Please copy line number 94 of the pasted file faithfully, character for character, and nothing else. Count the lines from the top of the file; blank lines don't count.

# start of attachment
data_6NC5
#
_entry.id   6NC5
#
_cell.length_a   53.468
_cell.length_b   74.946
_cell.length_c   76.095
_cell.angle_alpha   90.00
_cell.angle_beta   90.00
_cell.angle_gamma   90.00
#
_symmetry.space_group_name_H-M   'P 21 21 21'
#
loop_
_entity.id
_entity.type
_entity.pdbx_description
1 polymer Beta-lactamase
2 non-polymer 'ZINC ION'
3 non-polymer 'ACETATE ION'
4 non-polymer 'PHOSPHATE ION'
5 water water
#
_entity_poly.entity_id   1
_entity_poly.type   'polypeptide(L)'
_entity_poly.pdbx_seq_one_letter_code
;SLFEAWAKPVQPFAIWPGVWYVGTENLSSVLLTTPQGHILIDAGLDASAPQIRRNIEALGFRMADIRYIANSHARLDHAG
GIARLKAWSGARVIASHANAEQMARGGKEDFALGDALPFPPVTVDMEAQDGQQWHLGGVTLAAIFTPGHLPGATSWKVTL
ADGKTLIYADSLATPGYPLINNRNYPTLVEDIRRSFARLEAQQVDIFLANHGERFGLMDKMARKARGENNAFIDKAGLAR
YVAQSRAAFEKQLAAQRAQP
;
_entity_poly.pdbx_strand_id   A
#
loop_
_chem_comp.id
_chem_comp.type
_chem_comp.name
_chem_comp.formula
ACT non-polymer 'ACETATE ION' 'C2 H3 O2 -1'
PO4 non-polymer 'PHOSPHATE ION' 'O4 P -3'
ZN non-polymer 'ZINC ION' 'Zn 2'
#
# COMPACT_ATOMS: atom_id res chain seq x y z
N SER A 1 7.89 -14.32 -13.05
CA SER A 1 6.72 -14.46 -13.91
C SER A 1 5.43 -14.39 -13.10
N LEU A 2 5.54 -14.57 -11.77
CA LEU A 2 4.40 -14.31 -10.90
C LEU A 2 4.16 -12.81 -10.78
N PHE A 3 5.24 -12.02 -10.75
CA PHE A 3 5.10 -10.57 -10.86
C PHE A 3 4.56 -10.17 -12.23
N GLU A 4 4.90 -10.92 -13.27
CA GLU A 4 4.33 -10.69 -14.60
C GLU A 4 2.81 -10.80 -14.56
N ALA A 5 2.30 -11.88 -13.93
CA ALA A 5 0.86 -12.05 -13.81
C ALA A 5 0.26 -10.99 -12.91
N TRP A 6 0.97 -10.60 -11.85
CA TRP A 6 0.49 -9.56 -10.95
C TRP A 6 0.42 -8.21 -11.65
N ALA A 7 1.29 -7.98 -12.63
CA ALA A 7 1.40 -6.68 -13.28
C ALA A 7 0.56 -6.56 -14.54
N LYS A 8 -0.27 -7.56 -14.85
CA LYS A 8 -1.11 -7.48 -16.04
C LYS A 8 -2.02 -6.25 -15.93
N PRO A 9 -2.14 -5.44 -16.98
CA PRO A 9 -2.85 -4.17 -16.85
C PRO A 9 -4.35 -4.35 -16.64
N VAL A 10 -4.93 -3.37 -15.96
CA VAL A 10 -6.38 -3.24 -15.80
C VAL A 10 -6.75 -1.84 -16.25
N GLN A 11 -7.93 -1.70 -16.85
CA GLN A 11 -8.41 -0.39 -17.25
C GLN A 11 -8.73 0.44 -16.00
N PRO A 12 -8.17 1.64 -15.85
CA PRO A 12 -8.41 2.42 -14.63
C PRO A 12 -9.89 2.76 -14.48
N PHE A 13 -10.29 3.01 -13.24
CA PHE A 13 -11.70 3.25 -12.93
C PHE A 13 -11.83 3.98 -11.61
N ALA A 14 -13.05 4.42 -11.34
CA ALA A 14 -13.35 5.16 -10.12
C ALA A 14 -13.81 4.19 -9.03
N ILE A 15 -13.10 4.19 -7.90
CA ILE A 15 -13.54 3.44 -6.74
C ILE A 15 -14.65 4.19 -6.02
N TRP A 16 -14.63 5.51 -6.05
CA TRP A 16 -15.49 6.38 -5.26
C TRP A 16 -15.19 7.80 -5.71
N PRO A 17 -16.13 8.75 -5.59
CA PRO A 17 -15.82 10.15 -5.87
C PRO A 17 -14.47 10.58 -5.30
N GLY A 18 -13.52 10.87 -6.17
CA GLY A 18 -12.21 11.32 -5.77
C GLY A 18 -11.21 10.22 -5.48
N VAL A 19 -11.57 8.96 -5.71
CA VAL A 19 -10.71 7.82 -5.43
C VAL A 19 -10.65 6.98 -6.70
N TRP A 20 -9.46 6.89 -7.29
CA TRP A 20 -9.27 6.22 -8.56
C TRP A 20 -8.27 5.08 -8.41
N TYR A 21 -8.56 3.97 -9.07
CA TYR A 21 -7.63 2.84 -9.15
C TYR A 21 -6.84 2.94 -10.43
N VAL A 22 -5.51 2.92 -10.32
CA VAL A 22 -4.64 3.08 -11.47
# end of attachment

C PRO A 17 -14.47 10.58 -5.30